• Use more than one data point: Because of natural variability, our standard practice in the XPRT lab is to publish a score that represents the median from at least three to five runs. If you run a benchmark only once, and the score differs significantly from other published scores, your result could be an outlier that you would not see again under stable testing conditions.


We hope those tips will make testing a little easier for you. If you have any questions about the XPRTs, or about benchmarking in general, feel free to ask!

Justin

CES 2017

I’ve attended many tech shows over the years, but this year’s CES has more energy than any I’ve attended in a long time. Part of the energy is the breadth of products. There are amazingly slim TVs that make my TV at home, which I thought was slim, look fat. And, there are beautiful 8K TVs that make my new 4K one feel old.

I’m seeing all manner of smartphones. I’m seeing mobile remote presence devices such as the one from Beam, and after seeing the latest Fenix 5 from Garmin, I think I’ve found my next smartwatch.

Photo Jan 05, 2 05 53 PM

There are many differing devices and approaches to VR and AR. There are drones everywhere. And, lots of massage chairs.

Photo Jan 05, 1 13 17 PM

There are also plenty of products, let’s call them longshots, that contribute to the Wild West feel of the show. Maybe you’d like the Hydreon FakeTV, a small device to make it seem like a TV is on in your house to keep away burglars? Or Dr. Fuji’s Body Shaper, a vibrating platform to “accelerate your workout”?

Another part of the dynamic feeling is the breadth of vendors. Almost all the big tech vendors are here, except for Apple, of course. The excitement for me, however, is the small vendors displaying things that may well never see the light of day, but give glimpses of the future. For example, while I doubt most of the drone vendors at CES will be around in a few years, I think the trend toward small, inexpensive selfie drones will be.

The main reason for the energy at this year’s CES could be the convergence of multiple big industries. The most obvious example of this phenomenon is the large auto presence. Cars have been at CES before—the first time I drove my current car, a BMW i3, was at CES 2014—but this time around they seem to really want to make a statement. Faraday Future is making a splash by trying to be the next Tesla with its FF91.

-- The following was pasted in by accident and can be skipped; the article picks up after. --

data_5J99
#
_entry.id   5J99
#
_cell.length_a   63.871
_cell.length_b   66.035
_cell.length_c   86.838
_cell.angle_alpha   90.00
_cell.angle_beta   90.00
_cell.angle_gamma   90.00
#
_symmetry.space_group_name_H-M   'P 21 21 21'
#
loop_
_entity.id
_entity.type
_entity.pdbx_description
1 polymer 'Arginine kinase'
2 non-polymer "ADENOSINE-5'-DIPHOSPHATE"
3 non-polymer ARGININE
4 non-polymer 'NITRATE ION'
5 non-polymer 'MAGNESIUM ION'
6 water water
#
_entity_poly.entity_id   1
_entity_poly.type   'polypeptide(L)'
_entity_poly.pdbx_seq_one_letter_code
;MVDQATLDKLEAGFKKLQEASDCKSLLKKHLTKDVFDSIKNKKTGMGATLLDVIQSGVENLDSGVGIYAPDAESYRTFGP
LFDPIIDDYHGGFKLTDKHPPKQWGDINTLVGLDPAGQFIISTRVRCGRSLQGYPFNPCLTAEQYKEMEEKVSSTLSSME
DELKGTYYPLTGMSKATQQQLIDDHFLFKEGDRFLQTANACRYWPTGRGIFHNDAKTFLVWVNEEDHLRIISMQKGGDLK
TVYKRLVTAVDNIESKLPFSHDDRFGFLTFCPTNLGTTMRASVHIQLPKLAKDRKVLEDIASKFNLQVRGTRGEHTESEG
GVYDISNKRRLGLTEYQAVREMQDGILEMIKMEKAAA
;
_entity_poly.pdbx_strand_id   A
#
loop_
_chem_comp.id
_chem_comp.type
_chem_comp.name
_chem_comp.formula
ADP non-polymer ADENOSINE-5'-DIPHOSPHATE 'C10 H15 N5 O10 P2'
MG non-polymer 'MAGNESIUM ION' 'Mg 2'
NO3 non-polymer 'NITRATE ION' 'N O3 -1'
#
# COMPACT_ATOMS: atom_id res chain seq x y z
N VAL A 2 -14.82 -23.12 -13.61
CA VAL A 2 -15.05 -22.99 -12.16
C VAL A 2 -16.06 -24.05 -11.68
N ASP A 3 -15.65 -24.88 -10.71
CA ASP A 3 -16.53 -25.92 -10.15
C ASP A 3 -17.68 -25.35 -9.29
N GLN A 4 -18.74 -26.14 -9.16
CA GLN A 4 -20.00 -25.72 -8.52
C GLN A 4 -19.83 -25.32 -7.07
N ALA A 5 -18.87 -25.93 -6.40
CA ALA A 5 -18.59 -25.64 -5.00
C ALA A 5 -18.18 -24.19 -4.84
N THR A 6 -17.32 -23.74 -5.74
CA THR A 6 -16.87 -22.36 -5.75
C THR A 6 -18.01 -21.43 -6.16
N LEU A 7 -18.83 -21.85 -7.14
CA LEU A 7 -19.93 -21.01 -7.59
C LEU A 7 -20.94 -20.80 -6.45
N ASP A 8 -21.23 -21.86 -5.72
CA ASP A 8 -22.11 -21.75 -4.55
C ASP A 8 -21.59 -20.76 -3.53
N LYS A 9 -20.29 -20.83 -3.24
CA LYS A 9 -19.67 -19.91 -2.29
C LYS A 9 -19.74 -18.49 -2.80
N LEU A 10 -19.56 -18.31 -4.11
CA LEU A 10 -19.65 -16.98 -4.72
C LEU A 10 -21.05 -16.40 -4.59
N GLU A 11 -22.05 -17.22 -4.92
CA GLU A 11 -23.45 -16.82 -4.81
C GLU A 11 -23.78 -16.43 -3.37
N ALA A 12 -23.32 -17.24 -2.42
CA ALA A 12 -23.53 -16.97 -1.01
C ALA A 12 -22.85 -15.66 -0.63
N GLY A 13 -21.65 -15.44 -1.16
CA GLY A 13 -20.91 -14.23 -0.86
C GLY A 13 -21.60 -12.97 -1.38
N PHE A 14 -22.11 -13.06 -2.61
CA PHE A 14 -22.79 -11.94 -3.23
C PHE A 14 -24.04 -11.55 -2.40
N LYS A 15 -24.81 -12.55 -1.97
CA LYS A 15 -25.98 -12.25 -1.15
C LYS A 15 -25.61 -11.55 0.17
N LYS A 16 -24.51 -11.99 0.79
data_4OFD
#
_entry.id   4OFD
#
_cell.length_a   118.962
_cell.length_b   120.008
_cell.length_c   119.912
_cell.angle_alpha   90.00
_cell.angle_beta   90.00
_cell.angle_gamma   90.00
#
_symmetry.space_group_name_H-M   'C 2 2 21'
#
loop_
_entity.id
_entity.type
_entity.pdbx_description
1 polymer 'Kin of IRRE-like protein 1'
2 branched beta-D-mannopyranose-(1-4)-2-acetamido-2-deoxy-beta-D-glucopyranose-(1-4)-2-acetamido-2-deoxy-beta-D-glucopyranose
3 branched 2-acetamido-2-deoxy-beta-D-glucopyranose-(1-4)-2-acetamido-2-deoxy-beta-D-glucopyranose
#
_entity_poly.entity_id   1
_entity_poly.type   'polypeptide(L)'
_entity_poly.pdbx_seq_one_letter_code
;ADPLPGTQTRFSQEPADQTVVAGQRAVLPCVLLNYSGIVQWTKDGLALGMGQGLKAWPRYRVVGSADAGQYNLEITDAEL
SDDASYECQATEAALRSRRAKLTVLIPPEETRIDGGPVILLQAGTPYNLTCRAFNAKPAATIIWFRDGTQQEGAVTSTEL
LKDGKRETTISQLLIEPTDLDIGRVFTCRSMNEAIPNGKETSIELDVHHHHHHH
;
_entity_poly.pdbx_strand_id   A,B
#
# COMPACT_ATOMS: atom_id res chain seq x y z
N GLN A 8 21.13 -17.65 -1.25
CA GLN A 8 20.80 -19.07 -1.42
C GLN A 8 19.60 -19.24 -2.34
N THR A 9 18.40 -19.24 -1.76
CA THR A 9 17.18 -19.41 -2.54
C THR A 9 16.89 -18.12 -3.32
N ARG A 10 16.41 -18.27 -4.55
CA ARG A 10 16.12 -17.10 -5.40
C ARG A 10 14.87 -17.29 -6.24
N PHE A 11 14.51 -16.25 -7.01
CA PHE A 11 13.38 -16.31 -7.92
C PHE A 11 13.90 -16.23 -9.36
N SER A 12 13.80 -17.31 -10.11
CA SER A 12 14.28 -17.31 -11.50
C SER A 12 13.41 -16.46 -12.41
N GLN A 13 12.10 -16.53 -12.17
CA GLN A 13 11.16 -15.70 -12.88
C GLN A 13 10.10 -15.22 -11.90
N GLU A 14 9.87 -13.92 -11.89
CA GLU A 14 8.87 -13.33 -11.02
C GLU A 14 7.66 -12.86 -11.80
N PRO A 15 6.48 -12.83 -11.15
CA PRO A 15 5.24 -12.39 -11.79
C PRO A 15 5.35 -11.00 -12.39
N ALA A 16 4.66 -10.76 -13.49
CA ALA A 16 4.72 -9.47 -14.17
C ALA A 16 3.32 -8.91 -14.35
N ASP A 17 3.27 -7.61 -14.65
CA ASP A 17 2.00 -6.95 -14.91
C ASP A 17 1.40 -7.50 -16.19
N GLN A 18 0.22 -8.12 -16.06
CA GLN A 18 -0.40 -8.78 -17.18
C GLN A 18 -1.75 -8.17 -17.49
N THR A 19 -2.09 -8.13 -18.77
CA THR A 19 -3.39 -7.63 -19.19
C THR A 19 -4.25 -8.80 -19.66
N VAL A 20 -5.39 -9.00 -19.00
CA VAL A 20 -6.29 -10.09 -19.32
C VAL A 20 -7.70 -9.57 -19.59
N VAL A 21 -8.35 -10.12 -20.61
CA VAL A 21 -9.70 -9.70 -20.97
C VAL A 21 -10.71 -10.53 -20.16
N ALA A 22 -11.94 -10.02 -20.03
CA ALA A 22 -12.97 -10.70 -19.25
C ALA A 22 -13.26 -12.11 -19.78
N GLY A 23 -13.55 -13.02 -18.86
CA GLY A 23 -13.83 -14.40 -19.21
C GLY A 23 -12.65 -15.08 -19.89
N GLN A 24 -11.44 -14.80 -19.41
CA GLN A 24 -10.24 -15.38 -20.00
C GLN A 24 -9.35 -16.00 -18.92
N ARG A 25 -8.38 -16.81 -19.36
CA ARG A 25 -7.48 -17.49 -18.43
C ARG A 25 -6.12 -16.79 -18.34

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Multiple vendors, including VW, Nissan, Toyota, and Mercedes, have concept cars on display—most of them are electric and all of them are heavy on technology. The biggest tech they’re touting is autonomous driving. The auto companies are showing their products while companies like NVIDIA, Intel, and Magic Eye are displaying the tech they have as well.

Regardless of the source of the energy at this CES, I see many opportunities for the existing XPRTs to continue to be important resources. I also see how important emerging technologies like machine learning and VR/AR are going to be and how the XPRTs can be of help there as well.

Exciting times!

Bill

Tracking device evolution with WebXPRT ’15, part 2

Last week, we used the Apple iPhone as a test case to show how hardware advances are often reflected in benchmark scores over time. When we compared WebXPRT 2015 scores for various iPhone models, we saw a clear trend of progressively higher scores as we moved from phones with an A7 chip to phones with A8, A9, and A10 Fusion chips. Performance increases over time are not surprising, but WebXPRT ’15 scores also showed us that upgrading from an iPhone 6 to an iPhone 6s is likely to have a much greater impact on web-browsing performance than upgrading from an iPhone 6s to an iPhone 7.

This week, we’re revisiting our iPhone test case to see how software updates can boost device performance without any changes in hardware. The original WebXPRT ’15 tests for the iPhone 5s ran on iOS 8.3, and the original tests for the iPhone 6s, 6s Plus, and SE ran on variants of iOS 9. We updated each phone to iOS 10.0.2 and ran several iterations of WebXPRT ’15.

Upgrading from iOS 8.3 to iOS 10 on the iPhone 5s caused a 17% increase in web-browsing performance, as measured by WebXPRT. Upgrading from iOS 9 to iOS 10 on the iPhone 6s, 6s Plus, and SE produced web-browsing performance gains of 2.6%, 3.6%, and 3.1%, respectively.

The chart below shows the WebXPRT ’15 scores for a range of iPhones, with each iPhone’s iOS version upgrade noted in parentheses. The dark blue columns on the left represent the original scores, and the light blue columns on the right represent the upgrade scores.

Oct 27 iPhone chart

As with our hardware comparison last week, these scores are the median of a range of scores for each device in our database. These scores come both from our own testing and from device reviews from popular tech media outlets.